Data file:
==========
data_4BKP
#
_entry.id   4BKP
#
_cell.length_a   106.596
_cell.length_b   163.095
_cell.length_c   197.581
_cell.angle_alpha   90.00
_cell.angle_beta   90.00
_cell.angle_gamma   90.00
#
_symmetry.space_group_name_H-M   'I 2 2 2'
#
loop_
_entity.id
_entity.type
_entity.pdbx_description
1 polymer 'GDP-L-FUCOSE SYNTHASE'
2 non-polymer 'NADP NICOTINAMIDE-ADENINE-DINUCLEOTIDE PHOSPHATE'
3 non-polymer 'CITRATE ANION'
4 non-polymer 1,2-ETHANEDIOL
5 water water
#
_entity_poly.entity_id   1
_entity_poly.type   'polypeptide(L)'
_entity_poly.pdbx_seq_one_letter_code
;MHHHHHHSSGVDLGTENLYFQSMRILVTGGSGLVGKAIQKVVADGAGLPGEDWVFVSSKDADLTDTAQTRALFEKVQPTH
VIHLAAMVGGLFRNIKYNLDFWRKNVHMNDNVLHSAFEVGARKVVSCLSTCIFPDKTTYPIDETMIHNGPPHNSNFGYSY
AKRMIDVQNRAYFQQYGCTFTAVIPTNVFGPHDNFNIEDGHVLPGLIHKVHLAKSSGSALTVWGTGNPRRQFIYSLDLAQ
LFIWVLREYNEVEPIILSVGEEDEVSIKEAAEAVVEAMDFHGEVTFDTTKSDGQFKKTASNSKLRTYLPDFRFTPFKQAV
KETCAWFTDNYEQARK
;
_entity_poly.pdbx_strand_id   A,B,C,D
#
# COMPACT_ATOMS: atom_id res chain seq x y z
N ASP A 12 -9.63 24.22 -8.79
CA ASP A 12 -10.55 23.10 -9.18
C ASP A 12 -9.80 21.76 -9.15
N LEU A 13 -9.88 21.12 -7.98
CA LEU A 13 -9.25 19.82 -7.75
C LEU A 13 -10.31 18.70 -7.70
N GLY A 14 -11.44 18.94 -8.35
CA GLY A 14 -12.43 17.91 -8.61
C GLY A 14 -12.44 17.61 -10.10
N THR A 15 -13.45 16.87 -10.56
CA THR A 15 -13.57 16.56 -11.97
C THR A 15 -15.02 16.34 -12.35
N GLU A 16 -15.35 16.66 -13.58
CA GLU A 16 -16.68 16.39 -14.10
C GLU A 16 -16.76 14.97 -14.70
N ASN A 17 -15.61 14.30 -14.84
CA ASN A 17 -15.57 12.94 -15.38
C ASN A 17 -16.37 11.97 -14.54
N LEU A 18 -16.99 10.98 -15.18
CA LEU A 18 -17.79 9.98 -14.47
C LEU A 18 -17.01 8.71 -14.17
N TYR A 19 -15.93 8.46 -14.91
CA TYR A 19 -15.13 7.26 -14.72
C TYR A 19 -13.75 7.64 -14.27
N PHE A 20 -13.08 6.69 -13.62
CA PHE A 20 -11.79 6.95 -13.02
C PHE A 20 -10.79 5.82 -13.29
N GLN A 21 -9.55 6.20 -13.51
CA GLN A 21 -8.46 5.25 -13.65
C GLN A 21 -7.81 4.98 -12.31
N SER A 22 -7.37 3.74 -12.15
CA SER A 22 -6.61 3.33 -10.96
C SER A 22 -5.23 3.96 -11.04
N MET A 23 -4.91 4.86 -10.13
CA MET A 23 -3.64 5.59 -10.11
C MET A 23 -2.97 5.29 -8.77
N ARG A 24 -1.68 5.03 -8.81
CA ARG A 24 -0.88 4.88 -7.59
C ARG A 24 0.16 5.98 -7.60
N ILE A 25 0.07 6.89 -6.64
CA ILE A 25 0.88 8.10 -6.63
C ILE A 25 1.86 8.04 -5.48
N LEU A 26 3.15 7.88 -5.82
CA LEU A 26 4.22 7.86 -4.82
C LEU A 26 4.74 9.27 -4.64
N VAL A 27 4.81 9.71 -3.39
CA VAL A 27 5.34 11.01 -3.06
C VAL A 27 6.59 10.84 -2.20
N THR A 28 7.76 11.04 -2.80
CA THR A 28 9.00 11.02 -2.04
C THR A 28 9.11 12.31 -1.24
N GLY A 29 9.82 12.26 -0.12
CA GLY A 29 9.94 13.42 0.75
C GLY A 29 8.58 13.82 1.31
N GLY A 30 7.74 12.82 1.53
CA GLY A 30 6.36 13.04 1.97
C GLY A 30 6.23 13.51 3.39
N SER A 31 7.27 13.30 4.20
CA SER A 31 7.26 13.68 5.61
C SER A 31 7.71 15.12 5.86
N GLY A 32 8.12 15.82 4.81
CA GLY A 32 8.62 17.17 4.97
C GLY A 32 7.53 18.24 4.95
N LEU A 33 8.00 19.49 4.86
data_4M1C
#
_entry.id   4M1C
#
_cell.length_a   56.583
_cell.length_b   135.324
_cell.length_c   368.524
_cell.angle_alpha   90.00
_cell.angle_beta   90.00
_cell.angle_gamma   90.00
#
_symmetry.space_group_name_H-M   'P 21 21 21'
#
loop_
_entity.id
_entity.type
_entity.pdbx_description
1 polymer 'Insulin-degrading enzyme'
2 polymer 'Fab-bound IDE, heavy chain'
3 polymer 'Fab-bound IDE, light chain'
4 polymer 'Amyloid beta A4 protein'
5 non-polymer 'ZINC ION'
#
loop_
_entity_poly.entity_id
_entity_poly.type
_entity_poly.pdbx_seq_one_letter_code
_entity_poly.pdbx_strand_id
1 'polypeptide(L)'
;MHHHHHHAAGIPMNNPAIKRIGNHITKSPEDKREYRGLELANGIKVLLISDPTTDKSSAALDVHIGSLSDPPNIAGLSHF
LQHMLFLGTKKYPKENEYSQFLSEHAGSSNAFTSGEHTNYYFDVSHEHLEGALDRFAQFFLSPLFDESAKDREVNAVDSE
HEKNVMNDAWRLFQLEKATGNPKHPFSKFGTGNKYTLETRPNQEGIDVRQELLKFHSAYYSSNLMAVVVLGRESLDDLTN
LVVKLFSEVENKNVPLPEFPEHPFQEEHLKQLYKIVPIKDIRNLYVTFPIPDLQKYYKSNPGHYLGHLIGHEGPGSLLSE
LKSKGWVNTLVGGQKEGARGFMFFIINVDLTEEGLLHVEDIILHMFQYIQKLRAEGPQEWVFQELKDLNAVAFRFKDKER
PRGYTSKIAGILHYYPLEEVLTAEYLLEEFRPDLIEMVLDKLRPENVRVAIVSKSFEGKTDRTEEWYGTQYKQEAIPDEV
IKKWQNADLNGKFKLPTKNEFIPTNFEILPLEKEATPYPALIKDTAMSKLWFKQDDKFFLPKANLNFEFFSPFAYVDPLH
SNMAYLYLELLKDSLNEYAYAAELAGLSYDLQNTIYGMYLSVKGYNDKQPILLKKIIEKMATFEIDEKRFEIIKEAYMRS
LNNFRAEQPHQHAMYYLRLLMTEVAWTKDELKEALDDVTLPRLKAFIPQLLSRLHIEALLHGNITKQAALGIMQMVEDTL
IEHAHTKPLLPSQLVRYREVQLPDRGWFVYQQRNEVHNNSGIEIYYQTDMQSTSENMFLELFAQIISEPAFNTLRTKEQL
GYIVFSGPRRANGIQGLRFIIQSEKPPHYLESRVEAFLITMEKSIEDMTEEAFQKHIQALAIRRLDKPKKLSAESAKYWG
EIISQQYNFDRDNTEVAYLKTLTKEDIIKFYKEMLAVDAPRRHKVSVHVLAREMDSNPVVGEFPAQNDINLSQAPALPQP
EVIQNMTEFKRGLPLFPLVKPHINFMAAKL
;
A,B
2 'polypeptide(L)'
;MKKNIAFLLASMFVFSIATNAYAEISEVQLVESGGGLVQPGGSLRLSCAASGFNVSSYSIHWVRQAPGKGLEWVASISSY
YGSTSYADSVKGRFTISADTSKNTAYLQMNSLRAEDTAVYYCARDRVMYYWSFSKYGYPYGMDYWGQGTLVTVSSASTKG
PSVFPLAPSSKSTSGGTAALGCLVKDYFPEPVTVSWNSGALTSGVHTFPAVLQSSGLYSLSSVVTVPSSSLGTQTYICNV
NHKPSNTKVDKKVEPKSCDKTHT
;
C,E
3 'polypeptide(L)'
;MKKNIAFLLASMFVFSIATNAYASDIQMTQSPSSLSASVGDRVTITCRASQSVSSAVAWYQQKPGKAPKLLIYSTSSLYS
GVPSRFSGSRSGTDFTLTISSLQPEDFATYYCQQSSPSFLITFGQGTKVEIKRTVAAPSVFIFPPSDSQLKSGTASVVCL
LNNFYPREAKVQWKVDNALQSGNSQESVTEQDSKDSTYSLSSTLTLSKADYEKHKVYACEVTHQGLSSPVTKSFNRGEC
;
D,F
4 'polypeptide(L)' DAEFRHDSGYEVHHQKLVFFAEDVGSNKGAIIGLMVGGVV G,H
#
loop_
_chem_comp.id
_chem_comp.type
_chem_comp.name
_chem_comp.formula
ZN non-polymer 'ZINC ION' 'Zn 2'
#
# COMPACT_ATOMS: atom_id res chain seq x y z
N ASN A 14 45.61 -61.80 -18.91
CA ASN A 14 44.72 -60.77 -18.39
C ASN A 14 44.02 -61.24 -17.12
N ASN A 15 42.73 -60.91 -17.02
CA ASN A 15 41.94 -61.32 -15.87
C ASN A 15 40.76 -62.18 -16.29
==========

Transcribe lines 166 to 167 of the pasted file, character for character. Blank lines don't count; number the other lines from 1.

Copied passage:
# COMPACT_ATOMS: atom_id res chain seq x y z
N ASN A 14 45.61 -61.80 -18.91